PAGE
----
Small Triangle from Small Triangle


Small Triangle from Small Triangle, problem

Solution 1

Let $VXYZ$ be a tetrahedron as depicted below

Small Triangle from Small Triangle, proof 1

$\angle XVY=2A;\,$ $\angle ZVY=2C;\,$ $\angle XVY=2A.\,$ $VX=VY=VZ=1.$

$\displaystyle \begin{align} XY^2&=VX^2+VY^2-2VX\cdot VY\cdot \cos (\angle XVY)= 1^2+1^2-2\cdot 1\cdot 1\cdot 1\cos 2A\\ &=2(1-\cos 2A)=2(1-1+2\sin^2 A)=4\sin^2 A. \end{align}$

Thus $XY=2\sin A.\,$ Similarly, $XZ=2\sin B,\,$ $YZ=2\sin C.$

In $\Delta XYZ, XY+XZ>YZ\,$ so that $2\sin A+2\sin B\gt 2\sin C,\,$ i.e., $\sin A+\sin B-\sin C\gt 0.\,$ Similarly, $\sin B+\sin C-\sin A\gt 0$ and $\sin C+\sin A-\sin B\gt 0.\,$ Hence,

$\displaystyle \prod_{cycl}(\sin A+\sin B-\sin C)\gt 0.$

Solution 2

WLOG, let $A\geq B\geq C$. $\pi>A+B+C\geq 2A$. Thus, $A$ is acute and so are $B$ and $C$.

From the ordering of ${A,B,C}$ and monotonicity of $\sin$ in the first quarter,

$\sin A \gt \sin B \gt \sin C\,$ and, therefore, $\sin A+\sin B \gt \sin C.$


$\displaystyle \begin{align} \sin A - \sin B\;&= 2\sin\left(\frac{A-B}{2}\right)\cos\left(\frac{A+B}{2}\right) \\ &\lt 2\sin\frac{C}{2}\cos\frac{C}{2}=\sin C. \end{align}$

All the angles in the expressions are acute, $C>A-B$ and $\sin$ increases monotonically in the first quarter, $A+B\gt C$ and $\cos$ decreases monotonically in the first quarter.

$\displaystyle \begin{align} LHS&=(\sin A+\sin B - \sin C)(\sin B + \sin C - \sin A)(\sin C +\sin A -\sin B) \\ &=(\sin A+\sin B - \sin C)[\sin^2 C - (\sin A - \sin B)^2] \\ &> 0, \end{align}$

from the two inequalities already proven.

Solution 3

The numbers $A, B,\pi-A-B\,$ are angles of a triangle. Hence, the triangle inqualities, combined with the Law of Sines, give $\sin A+\sin B\gt \sin(\pi-A-B)=\sin(A+B).$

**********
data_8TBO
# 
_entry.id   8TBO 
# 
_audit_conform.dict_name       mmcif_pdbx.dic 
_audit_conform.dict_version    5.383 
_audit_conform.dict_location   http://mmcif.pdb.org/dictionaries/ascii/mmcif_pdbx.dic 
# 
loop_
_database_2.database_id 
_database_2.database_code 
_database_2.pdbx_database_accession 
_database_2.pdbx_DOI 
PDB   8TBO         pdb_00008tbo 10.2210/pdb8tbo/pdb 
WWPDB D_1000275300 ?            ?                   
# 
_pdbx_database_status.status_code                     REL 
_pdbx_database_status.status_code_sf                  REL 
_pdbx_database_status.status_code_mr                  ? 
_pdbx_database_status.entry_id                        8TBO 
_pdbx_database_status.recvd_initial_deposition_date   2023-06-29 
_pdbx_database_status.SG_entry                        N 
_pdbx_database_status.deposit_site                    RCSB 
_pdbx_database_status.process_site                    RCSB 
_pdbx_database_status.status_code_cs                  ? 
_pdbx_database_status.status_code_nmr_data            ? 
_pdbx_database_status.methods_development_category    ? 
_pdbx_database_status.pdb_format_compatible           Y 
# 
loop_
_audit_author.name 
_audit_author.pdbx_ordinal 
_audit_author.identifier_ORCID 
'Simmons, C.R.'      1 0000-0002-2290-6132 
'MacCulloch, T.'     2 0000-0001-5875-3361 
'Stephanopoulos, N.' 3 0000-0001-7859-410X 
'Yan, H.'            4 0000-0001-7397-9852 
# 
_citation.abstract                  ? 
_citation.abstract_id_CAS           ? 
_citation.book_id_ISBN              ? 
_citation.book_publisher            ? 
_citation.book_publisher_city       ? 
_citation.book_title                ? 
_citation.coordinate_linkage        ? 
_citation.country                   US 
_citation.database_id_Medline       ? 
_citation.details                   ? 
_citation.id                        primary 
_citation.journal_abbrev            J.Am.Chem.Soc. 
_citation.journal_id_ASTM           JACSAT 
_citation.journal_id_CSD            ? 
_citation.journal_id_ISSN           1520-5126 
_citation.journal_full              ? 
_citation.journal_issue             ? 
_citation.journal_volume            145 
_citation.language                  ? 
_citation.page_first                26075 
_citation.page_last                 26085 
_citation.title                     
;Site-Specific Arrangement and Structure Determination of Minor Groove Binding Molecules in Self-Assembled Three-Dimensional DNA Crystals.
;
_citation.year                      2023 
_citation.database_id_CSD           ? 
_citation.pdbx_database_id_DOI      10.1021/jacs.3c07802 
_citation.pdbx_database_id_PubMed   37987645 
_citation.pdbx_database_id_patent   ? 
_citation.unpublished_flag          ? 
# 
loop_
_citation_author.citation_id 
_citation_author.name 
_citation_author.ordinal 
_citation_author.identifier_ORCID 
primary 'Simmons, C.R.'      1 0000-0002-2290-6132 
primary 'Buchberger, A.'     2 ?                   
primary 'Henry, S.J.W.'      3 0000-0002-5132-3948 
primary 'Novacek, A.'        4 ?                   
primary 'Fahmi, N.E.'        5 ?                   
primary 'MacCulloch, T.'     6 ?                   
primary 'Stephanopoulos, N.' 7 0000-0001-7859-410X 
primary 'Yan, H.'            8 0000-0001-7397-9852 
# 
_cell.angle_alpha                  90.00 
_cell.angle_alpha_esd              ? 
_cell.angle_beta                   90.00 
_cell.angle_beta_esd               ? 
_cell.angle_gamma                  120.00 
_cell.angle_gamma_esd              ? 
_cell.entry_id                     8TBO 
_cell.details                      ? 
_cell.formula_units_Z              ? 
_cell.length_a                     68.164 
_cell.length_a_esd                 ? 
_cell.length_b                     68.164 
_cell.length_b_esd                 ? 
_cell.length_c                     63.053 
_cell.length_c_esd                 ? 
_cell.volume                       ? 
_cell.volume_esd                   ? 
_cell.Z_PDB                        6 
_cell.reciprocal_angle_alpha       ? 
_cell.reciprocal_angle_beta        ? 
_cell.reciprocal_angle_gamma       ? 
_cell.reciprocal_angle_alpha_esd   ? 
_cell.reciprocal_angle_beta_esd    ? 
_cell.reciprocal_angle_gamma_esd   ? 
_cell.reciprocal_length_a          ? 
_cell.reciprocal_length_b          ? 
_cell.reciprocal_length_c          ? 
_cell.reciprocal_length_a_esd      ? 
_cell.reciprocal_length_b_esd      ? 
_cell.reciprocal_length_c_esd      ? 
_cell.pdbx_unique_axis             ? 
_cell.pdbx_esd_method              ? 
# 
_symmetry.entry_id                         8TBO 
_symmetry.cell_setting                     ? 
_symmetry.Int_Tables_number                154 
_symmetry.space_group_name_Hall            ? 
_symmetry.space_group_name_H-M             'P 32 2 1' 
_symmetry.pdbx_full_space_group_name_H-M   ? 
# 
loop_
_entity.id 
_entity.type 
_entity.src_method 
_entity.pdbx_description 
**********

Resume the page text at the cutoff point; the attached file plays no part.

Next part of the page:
Suffice it to show that $\sin (A+B)\ge\sin C\,$ which is equivalent to $\displaystyle \sin\left(\frac{A+B-C}{2}\right)\cos\left(\frac{A+B+C}{2}\right)\ge 0,$ which is true sine $\displaystyle 0\lt\frac{A+B-C}{2}\lt\frac{\pi}{2}\,$ and also $\displaystyle 0\lt\frac{A+B+C}{2}\lt\frac{\pi}{2}.$



The three triangle inequalities in the problem inform us that the quantities $A,B,C\,$ may be looked at as the side lengths of a triangle. The condition $A+B+C\lt\pi\,$ tells us that the triangle is not big.

The conclusion of the problem is equivalent to saying that $\sin A,\,$ $\sin B,\,$ and $\sin C\,$ also form a triangle, whose perimeter does not exceed $3,\,$ hence the caption.

Furthermore, the given triangle is necessarily acute: $0\lt A,B,C\displaystyle \lt\frac{\pi}{2}.\,$ This is so because, say, $\displaystyle A\gt\frac{\pi}{2}\,$ would lead to $\displaystyle B+C\lt\frac{\pi}{2},\,$ in contradiction with $A\lt B+C.$

We may also claim that the inverse is also true: the angles of an acute triangle satisfy the three triangle inequalities. Indeed, from $A+B+C=\pi\,$ and, say, $A\lt\displaystyle \frac{\pi}{2},\,$ it follows that $B+C\gt\displaystyle \frac{\pi}{2}\gt A.$

Thus, a triangle is acute iff its angles can be used as the side lengths of a triangle.


Dan Sitaru has kindly sent me this problem along with the above solution of his. Solution 2 is by Amit Itagi; Solution 3 is by Leo Giuguc.


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